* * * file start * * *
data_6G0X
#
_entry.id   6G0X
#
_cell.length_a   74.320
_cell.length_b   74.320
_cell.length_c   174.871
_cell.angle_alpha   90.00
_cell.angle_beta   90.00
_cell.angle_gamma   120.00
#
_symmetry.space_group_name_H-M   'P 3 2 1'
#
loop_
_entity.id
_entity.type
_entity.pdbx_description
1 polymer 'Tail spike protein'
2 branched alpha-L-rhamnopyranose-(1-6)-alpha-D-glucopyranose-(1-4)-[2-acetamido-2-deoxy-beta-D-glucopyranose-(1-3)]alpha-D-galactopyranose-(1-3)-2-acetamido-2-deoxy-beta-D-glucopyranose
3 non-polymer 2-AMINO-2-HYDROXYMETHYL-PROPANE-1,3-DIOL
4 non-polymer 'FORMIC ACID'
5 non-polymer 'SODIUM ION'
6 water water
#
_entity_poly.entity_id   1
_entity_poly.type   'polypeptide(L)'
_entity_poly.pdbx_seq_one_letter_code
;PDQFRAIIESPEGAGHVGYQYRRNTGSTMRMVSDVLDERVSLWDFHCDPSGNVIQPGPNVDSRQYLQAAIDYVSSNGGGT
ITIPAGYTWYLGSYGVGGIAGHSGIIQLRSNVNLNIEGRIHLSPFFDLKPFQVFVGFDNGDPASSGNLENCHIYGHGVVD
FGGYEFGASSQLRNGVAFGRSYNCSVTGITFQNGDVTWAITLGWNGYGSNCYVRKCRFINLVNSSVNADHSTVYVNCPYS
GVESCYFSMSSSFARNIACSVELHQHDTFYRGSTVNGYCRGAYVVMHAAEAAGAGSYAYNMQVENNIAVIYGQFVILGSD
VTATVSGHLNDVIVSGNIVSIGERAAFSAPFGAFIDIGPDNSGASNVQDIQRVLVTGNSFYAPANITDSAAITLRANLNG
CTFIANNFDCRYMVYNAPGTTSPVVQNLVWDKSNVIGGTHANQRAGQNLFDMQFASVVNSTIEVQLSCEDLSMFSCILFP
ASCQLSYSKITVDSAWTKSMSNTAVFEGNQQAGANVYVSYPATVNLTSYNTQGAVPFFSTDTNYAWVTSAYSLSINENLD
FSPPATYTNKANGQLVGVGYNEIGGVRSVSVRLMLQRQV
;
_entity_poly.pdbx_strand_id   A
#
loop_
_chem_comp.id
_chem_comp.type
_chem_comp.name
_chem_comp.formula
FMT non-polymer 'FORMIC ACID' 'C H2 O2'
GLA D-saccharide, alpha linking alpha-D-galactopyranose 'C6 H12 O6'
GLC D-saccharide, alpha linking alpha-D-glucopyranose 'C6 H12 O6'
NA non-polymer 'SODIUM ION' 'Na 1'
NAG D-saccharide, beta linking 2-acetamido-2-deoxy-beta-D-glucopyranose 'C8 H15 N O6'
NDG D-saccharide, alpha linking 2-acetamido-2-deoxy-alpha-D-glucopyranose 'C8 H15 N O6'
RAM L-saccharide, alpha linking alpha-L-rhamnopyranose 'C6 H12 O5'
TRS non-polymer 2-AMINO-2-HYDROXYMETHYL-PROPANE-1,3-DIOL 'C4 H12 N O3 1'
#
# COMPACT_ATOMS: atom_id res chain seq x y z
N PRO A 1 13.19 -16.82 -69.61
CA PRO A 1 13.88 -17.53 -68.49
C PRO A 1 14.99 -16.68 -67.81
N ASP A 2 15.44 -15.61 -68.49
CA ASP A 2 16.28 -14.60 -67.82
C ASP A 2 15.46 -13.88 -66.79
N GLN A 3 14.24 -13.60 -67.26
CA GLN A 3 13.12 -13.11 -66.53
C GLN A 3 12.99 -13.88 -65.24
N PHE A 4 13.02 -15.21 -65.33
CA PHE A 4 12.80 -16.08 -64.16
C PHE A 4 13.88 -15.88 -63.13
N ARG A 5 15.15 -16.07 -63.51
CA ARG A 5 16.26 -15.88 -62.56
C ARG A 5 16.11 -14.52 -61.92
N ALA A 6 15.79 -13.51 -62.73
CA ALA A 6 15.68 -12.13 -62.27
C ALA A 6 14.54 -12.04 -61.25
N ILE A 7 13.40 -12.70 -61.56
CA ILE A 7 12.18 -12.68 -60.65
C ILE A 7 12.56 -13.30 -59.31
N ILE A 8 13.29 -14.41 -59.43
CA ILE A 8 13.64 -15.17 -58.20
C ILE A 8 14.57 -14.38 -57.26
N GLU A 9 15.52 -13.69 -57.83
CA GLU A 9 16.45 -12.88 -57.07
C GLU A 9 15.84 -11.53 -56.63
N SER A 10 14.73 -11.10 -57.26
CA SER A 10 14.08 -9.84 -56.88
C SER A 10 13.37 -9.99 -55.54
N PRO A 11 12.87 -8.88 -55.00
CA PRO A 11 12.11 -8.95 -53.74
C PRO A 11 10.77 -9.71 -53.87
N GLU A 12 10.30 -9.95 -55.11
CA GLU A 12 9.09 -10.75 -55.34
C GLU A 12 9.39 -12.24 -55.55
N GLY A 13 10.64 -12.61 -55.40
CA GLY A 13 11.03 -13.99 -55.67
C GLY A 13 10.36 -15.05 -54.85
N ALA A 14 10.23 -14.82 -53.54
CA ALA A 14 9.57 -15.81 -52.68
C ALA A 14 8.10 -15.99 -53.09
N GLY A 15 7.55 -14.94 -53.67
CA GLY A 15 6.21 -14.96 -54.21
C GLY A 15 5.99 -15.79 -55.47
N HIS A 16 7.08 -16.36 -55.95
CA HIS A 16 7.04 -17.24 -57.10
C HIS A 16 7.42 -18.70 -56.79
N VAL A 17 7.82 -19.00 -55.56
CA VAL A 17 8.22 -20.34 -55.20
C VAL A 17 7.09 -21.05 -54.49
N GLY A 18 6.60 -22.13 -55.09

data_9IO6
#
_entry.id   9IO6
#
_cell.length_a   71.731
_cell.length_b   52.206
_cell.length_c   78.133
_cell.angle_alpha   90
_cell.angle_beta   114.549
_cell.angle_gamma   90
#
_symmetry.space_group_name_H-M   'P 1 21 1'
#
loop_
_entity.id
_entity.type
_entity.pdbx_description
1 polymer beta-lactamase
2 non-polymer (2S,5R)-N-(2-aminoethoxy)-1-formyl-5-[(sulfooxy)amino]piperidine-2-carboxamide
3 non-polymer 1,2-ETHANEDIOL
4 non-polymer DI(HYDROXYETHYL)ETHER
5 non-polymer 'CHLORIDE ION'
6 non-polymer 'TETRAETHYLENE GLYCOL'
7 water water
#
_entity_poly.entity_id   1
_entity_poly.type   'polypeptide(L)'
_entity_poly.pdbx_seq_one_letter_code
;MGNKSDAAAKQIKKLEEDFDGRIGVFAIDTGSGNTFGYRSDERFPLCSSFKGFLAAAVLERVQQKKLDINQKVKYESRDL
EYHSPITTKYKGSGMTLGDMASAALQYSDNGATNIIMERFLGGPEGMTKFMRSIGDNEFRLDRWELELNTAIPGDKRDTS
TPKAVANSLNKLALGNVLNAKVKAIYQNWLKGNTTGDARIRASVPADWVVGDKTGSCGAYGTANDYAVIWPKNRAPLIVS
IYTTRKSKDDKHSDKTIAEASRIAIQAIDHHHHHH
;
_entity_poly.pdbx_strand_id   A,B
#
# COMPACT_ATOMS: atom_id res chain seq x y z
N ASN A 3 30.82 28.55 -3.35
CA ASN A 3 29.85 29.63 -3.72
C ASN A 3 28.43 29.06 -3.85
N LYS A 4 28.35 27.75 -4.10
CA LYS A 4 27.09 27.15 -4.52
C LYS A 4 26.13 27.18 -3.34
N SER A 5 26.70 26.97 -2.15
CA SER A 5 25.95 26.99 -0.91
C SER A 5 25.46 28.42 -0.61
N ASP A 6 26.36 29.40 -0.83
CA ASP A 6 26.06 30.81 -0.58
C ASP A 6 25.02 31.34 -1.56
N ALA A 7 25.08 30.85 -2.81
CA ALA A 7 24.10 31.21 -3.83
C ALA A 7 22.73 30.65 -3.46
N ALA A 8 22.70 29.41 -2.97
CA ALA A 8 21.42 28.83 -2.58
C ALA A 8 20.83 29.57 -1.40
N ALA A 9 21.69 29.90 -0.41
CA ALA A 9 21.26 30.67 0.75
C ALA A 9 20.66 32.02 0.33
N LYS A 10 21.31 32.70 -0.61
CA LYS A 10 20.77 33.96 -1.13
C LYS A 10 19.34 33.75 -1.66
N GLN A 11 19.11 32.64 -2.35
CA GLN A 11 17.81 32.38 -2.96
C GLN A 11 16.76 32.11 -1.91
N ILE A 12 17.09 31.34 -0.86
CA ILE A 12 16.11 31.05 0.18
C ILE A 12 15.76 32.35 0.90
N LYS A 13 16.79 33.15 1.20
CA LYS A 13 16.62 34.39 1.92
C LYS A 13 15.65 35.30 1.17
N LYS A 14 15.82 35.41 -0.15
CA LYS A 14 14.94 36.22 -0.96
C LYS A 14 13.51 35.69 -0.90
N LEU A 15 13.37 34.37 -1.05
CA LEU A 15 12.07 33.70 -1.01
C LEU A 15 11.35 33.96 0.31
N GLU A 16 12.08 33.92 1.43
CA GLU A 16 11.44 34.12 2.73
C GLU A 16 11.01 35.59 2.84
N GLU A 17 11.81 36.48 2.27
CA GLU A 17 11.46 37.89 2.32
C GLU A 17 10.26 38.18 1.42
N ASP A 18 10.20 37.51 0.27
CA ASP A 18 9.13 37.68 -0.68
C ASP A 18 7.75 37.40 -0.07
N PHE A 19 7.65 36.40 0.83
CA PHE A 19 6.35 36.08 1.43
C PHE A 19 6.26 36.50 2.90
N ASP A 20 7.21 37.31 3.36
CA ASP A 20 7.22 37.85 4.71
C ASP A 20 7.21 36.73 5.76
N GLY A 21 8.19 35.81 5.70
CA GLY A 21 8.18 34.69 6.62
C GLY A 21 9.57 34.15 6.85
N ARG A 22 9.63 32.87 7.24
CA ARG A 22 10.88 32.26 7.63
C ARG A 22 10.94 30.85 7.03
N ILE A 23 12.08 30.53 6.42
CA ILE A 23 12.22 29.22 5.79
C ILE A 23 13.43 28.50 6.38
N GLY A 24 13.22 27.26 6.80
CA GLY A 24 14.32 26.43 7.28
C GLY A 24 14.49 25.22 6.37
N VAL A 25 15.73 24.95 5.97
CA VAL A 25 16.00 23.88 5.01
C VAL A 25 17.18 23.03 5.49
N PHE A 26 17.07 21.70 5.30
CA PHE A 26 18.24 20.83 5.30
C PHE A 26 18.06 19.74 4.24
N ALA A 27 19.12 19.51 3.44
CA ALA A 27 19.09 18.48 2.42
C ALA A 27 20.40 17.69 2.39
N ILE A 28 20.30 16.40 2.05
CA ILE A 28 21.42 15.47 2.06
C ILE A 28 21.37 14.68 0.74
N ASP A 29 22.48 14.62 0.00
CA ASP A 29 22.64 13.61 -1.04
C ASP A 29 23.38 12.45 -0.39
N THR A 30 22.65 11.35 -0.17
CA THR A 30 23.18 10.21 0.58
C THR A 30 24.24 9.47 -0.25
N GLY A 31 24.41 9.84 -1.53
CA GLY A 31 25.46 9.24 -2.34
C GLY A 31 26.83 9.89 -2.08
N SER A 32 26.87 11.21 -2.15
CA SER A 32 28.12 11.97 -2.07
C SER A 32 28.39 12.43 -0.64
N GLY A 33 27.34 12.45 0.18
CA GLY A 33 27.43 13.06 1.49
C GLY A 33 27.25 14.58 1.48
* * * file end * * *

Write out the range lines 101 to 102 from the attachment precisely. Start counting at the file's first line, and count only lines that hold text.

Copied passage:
C HIS A 16 7.42 -18.70 -56.79
N VAL A 17 7.82 -19.00 -55.56